Falling in Love with Scandinavian Design The Story behind the New Nokia Smartphones
Falling in Love with Scandinavian Design – the Story behind the New Nokia Smartphones
Raun Forsyth and Alasdair Mcphail, design directors at HMD Global, led the team behind the new Nokia smartphones – the Nokia 3, Nokia 5 and Nokia 6. Here they take us behind the scenes for an intimate look into the design process from start to finish, the principles of pure Scandinavian simplicity and functionality, staying true to the Nokia design heritage, and what it means to add purpose to beautiful design.
How does the creative process begin?
It all started with a strong team vision, we got together with one goal – to create something mind-blowing. As a newly established product team, we began by drawing on our intimate understanding of Nokia’s brand heritage and defining a solid common vision for what we are heading towards.
The goal was to deliver fantastically durable and smart devices that are at the same time so beautiful you fall in love with them. However, we believe that love develops over time. Whilst others try to trap your attention with shiny, over-the-top designs, we take a more understated approach. Our smartphones will not blind you, they will just keep delighting you as you use them until you end up in love, the gradual and undemanding process it should be.
What are your main design principles?
- Get the bones right first – a thorough understanding of the fundamentals of what you want to achieve. The design and engineering departments work separately in a lot of organisations but we work together. Phones have such intricate internals that you cannot design the exterior without understanding the functionality of each part. Otherwise, you will affect the performance. Take the antenna, for example. We have seen in the past how disappointing the user experience can be when design is the only driver behind repositioning it. So we worked with our experienced engineers to create a beautifully plain back panel by hiding the antenna lines on the edge of the phone without negatively impacting the performance.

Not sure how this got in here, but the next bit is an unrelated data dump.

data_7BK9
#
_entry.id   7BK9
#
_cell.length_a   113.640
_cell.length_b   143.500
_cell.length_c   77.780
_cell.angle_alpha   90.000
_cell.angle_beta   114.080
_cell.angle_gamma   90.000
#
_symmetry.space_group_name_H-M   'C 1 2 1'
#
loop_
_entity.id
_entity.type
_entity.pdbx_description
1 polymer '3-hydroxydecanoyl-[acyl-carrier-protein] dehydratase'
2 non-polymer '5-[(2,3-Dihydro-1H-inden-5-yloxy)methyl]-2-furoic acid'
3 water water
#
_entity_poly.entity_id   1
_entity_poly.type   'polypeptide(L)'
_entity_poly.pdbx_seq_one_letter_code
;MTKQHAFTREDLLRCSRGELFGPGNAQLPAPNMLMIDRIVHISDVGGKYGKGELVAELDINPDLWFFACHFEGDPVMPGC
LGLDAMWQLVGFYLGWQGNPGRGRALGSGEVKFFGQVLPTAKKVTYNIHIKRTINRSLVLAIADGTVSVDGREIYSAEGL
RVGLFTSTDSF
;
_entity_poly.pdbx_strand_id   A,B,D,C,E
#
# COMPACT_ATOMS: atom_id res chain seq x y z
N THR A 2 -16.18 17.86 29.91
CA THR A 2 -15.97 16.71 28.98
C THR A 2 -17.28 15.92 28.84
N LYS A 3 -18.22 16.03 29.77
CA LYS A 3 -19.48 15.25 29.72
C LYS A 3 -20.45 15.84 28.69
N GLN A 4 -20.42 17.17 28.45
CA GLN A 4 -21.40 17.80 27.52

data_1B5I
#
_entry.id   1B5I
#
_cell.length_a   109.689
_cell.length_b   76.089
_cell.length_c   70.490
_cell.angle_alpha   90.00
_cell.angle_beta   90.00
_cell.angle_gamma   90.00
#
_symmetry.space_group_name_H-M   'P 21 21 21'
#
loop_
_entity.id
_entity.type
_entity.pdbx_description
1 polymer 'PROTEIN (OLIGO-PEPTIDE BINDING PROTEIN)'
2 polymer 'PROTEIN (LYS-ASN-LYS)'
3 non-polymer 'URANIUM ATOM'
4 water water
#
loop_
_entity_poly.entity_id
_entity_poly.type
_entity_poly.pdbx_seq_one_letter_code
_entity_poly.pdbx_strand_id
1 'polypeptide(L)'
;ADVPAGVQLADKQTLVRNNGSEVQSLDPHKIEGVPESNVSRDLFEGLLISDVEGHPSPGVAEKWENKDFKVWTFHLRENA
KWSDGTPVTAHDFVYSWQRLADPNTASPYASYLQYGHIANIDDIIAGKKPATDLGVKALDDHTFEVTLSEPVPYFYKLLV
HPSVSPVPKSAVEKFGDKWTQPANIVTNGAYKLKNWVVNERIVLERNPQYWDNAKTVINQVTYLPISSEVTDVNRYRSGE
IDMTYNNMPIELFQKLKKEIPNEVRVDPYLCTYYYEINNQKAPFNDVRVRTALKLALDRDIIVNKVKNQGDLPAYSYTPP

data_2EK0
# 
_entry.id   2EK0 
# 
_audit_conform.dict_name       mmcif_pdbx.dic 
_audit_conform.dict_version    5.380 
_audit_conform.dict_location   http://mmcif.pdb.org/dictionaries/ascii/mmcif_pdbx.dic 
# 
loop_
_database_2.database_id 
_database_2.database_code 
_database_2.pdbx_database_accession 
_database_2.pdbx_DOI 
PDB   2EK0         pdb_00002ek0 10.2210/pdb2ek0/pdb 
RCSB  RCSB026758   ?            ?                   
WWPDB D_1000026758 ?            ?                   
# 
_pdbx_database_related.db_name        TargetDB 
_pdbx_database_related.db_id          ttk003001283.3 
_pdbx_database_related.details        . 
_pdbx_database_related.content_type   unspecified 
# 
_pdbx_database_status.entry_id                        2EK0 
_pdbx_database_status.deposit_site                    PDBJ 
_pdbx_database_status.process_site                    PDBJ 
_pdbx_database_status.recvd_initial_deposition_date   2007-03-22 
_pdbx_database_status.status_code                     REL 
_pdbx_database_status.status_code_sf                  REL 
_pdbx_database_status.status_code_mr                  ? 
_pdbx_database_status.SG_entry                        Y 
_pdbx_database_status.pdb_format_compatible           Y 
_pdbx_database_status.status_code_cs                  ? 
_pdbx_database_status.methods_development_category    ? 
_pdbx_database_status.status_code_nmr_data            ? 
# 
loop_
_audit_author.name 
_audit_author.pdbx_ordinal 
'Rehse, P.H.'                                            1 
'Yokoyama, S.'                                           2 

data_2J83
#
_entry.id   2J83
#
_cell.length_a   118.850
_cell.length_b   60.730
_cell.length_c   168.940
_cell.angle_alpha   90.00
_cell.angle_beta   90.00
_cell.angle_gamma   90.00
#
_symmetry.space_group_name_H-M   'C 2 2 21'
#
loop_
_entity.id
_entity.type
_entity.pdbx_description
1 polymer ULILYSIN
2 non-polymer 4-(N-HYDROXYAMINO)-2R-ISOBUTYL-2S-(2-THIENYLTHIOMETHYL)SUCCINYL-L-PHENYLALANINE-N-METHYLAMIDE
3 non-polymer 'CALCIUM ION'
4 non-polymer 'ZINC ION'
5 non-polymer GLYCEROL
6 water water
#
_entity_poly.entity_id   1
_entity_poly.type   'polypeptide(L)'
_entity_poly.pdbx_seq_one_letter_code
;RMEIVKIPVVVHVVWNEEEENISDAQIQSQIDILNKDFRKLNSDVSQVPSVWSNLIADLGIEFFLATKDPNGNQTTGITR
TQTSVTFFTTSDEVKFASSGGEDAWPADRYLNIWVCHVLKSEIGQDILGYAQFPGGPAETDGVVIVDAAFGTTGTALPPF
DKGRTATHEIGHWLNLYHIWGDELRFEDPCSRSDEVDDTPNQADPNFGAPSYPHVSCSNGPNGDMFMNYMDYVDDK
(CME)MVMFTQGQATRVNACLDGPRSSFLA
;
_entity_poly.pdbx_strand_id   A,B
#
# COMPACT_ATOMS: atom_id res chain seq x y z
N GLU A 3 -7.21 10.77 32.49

- Scandinavian simplicity and purity as opposed to complexity – reducing the unnecessary. If you take away what’s not essential from a device, the features that remain are naturally better quality as there is more attention and space for them. Think about Formula 1 racing cars – the engine is now part of the chassis, it is all in one piece, reduced and simplified. And they have never been more powerful. Also, let’s be honest, the more superfluous parts you can remove, the less chance there is for quality issues. And by focussing on essential features, you can reduce the overall size of the smartphone too.
- Design with purpose. When deciding which materials to use for the chassis, we started by determining what qualities are most important to us and the Nokia users. We wanted phones which are solid, durable and feel good in the hand. Metal provides durability but piecing together separate parts to create a shell results in a higher risk of them breaking apart and disrupting the structural integrity – not something we were prepared to compromise on. So we invested in a metal unibody – each Nokia smartphone is carved from a single block of aluminium, a process which takes 12 hours per unit. And with the shell being made out of a solid metal block, we didn’t need to add a supporting structure inside to hold the parts together which reduced the space requirements and resulted in the compact size we were looking for.